A couple of weekends ago I was at the San Rafael farmers market. When I stopped by the information booth I noted they were offering free copies of a map entitled “Explore the Sonoma Marin Cheese Trail – A Guide to Sonoma and Marin Cheesemakers.” You can go here to find a story about the map – put out by the Marin Economic Forum – and to download a PDF copy of the map. Thanks to the MEF and the other sponsors for this valuable resource.
When I got home that morning and sat down to look over the map I expected that I would recognize all of the places on the map. There were certainly a number that I knew well, but also a number that I did not. However, one in particular, caught my eye – Ramini Mozzarella – in part because that was the only one on the map that used a “W” in the “Type of Animal Category” – namely, water buffalo.
I have always liked mozzarella cheese, although almost all of that which one finds here in the US is made from cow’s milk. However, if you have ever had the real “mozzarella di bufala” made from water buffalo milk coming from the Italian region of Campania south of Naples, you know there is no comparison. Hence, the suggestion that we may have some locally produced mozzarella di bufala was pretty exciting.
However, what was even more exciting was that when I visited the Ramini website, I noted that although the projected start of commercial production is not until the Spring of next year, it suggested that one could visit their farm even now. I have always wanted to see a water buffalo up close, so I decided to give them a call and a moment later was speaking with Craig Ramini. He invited us to stop by one day, and after enlisting Andrew, Connie and Alex, got back to Craig and made a date for yesterday morning.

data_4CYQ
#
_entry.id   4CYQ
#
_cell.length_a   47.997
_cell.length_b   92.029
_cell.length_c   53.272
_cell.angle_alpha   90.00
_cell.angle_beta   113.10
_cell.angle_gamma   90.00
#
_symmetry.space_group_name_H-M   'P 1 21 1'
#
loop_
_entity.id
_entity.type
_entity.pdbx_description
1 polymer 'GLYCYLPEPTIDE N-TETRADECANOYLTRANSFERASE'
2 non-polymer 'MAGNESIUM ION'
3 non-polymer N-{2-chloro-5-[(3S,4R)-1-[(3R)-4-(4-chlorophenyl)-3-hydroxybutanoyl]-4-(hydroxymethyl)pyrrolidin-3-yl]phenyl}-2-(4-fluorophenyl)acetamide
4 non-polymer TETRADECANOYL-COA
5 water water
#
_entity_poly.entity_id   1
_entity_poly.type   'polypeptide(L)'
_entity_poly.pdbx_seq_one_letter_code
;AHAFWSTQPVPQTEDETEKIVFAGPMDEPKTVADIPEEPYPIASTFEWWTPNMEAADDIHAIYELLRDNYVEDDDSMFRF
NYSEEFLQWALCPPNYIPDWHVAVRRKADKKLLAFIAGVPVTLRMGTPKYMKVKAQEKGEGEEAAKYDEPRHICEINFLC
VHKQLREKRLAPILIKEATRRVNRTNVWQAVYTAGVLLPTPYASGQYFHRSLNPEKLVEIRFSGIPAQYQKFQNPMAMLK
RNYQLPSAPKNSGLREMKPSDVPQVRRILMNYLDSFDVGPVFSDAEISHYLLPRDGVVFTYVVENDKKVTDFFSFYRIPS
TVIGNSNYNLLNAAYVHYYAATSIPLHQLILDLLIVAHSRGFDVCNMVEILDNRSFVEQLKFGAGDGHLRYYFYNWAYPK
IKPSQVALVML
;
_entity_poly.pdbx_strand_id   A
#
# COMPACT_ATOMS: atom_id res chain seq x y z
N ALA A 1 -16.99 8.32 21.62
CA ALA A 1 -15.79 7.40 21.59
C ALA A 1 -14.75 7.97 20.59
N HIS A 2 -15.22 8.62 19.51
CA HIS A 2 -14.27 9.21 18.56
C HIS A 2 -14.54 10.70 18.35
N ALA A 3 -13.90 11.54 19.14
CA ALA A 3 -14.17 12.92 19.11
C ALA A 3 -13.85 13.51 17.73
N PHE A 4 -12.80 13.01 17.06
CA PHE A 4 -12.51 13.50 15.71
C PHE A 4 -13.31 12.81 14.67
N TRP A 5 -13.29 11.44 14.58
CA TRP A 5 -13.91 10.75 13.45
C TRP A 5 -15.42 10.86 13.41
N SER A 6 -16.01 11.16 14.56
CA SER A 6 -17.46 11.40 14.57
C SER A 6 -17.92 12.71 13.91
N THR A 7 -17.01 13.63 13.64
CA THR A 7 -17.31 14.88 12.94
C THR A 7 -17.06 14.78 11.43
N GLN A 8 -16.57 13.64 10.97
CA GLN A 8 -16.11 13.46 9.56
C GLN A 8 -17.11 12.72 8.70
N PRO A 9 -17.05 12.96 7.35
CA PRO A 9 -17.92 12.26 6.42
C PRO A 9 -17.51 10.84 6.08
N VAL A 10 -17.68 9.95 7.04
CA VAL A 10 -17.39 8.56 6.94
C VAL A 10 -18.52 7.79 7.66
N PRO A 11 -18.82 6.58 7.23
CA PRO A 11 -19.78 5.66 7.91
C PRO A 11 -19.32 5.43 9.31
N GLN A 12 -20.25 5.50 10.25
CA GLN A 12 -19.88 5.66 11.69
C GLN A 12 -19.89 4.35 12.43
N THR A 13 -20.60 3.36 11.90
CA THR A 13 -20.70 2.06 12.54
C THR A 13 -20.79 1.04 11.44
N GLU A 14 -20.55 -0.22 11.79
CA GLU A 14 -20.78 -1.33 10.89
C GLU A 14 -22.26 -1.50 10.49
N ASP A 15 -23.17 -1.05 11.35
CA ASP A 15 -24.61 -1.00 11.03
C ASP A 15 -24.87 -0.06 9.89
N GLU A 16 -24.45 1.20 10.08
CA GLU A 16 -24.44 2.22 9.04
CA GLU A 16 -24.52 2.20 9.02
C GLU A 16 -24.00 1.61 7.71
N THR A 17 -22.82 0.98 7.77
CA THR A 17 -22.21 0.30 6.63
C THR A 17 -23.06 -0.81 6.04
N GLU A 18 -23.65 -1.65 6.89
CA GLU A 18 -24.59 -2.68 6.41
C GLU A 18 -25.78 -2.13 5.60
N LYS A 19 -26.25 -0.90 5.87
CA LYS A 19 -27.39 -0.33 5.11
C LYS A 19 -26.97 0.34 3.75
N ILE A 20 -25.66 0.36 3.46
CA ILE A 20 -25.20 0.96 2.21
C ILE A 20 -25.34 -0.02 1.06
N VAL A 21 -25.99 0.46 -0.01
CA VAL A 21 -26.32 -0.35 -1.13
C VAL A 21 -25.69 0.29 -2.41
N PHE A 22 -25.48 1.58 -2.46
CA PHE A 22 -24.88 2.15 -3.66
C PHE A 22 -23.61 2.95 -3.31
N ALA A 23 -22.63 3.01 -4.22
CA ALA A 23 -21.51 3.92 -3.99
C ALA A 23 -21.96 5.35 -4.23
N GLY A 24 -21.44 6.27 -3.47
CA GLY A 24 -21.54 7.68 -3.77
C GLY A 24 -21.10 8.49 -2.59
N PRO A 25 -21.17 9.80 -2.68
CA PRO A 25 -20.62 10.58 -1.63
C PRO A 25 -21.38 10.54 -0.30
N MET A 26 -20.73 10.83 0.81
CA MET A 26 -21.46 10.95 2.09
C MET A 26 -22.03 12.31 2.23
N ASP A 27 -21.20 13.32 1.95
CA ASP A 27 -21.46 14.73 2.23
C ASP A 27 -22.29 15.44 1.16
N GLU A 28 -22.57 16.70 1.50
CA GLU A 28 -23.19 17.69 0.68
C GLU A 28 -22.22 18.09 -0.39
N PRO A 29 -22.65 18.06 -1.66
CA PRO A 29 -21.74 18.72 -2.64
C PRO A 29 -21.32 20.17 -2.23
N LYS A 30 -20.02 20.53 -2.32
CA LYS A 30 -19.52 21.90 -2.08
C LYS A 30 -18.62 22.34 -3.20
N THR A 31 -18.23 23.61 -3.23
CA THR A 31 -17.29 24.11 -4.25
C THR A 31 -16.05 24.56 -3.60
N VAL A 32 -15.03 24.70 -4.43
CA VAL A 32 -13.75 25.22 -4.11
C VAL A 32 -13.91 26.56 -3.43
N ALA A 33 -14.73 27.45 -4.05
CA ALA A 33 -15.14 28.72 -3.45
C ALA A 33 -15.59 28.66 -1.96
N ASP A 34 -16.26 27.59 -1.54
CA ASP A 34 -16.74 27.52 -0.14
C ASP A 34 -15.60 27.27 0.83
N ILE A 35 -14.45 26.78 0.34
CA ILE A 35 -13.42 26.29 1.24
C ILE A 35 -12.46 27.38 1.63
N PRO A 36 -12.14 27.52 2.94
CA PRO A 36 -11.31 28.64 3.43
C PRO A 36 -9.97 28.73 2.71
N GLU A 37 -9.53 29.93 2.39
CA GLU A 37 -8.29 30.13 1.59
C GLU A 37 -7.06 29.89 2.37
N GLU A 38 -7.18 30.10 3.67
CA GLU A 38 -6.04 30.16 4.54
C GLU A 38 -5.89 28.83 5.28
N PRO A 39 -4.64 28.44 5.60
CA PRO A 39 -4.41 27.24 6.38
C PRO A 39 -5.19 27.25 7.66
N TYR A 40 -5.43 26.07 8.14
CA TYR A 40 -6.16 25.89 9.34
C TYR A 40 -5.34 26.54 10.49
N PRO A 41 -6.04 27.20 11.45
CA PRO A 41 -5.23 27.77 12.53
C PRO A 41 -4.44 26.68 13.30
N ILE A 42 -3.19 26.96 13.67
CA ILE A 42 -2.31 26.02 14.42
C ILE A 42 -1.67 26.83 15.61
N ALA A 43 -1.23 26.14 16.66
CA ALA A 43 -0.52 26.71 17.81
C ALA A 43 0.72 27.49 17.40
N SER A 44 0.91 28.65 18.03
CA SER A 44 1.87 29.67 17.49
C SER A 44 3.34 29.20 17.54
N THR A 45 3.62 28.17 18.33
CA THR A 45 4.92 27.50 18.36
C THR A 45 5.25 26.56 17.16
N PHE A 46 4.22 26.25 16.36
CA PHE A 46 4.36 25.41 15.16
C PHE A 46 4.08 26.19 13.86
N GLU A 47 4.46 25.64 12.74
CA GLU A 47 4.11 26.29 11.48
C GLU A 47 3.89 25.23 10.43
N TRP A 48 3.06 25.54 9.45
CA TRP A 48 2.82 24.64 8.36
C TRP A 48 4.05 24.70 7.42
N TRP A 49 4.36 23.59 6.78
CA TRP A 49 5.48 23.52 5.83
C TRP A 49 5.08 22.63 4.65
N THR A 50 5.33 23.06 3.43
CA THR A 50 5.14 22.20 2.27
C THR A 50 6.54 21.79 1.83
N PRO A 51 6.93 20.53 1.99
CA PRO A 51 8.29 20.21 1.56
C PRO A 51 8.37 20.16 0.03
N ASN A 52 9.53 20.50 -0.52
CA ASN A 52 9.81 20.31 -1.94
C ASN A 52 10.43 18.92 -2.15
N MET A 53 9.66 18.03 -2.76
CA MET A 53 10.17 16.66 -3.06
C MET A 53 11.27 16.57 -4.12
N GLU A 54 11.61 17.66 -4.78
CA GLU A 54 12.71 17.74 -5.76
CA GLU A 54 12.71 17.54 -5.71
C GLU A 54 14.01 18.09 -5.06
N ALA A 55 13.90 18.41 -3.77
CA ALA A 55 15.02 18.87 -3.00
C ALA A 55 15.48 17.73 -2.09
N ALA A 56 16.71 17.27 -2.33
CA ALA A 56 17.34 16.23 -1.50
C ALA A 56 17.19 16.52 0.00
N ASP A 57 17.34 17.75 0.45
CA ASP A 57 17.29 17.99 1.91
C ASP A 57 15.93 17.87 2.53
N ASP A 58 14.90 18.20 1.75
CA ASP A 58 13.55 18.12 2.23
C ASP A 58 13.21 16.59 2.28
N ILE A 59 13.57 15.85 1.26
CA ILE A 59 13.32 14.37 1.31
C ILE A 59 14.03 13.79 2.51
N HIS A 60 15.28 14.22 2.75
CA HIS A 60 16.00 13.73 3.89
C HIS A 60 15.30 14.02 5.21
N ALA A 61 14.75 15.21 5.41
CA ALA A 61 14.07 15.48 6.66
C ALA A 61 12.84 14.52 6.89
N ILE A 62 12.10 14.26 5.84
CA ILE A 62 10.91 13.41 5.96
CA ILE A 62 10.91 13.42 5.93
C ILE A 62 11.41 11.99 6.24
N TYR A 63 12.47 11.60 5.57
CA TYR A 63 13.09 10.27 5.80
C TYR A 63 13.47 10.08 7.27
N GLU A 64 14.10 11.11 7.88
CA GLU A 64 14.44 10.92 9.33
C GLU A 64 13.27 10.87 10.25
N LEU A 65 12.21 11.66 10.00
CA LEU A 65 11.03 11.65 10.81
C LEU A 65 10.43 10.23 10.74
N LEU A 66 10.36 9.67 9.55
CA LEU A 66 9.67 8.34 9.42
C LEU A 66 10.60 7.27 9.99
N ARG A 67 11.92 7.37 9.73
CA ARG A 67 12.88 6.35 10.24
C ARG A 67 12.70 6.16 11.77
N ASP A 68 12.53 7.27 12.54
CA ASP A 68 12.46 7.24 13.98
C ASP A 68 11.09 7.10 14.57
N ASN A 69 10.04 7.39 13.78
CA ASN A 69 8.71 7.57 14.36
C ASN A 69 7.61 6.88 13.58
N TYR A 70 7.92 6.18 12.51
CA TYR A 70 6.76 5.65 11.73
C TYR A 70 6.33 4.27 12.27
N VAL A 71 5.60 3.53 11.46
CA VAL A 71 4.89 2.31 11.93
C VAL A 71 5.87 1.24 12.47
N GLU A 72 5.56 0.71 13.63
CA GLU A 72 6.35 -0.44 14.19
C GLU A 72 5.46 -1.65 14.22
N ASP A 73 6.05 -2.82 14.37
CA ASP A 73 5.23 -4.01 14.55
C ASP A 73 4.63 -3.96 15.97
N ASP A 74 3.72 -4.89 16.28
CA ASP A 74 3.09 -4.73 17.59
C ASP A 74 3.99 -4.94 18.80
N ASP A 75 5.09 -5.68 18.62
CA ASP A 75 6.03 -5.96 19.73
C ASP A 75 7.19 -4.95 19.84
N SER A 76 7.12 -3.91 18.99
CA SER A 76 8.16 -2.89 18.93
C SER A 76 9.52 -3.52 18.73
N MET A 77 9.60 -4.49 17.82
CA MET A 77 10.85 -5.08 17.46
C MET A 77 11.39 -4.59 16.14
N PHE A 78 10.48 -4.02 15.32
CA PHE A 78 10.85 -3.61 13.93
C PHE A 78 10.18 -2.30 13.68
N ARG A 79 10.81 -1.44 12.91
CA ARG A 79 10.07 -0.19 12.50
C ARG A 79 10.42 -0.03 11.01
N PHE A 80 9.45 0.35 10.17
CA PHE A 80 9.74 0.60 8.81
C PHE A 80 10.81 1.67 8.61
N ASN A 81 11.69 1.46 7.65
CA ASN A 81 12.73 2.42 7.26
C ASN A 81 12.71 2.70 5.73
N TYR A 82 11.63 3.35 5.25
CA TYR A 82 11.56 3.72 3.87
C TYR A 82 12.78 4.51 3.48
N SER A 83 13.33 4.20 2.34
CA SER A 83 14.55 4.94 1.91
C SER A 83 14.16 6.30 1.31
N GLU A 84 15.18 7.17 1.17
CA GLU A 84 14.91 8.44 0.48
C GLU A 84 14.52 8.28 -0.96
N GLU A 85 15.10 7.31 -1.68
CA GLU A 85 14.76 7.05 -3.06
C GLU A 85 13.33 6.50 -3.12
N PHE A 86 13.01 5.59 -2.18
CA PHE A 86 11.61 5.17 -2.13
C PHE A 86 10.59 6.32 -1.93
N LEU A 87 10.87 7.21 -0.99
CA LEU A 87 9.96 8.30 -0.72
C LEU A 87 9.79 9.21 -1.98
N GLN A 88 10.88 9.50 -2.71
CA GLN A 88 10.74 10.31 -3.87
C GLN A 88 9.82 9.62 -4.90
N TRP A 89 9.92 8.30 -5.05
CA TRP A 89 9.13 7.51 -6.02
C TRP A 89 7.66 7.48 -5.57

I found that Jeremy Blackman had done a very comprehensive article about Craig and his project in April for the Point Reyes Light which you can find here. That article and the information about water buffalos on the Ramini website provide a good deal of background information which I will not try to repeat here.
So on Saturday I picked up the gang and we headed north for Craig’s ranch. Although the more scenic route would be to head up Route 1 along the coast through Point Reyes Station and Tomales, we did not want to spend that much time so instead just took Highway 101 to Petaluma and then, after a pit stop at Della Fattoria for a yummy breakfast (poached eggs with prosciutto and spinach over polenta for me!), headed west toward the coast, through Two Rock, and on to Ramini Mozzarella.
As reported in the Blackman article, Craig has leased a plot from Stemple Creek Ranch, and the entrance includes signs for both.
In fact the building that Craig is remodeling to serve as his milking barn and cheese making facility is right next to some other facilities used by Stemple Creek Ranch for their cattle operation.
Craig met us and initially showed us around the barn. They still have a ways to go to complete the remodeling, but they are on schedule and making good progress.
After that, Craig suggested we walk out to the pasture to meet the buffalo. Having just gotten back from a trip to Yellowstone where they discourage close contact with bison, I have to say I was a bit apprehensive about Craig’s suggestion.
However, Craig assured us that although one wanted to be cautious and not startle them, that water buffalo were gentle and curious animals which would soon be licking us and asking to be scratched. The comparison he made was to “overgrown Labrador puppies.” In any case, with Craig’s coaching we ventured into the pasture and ended up having a great time with the herd.
|Craig and the Herd|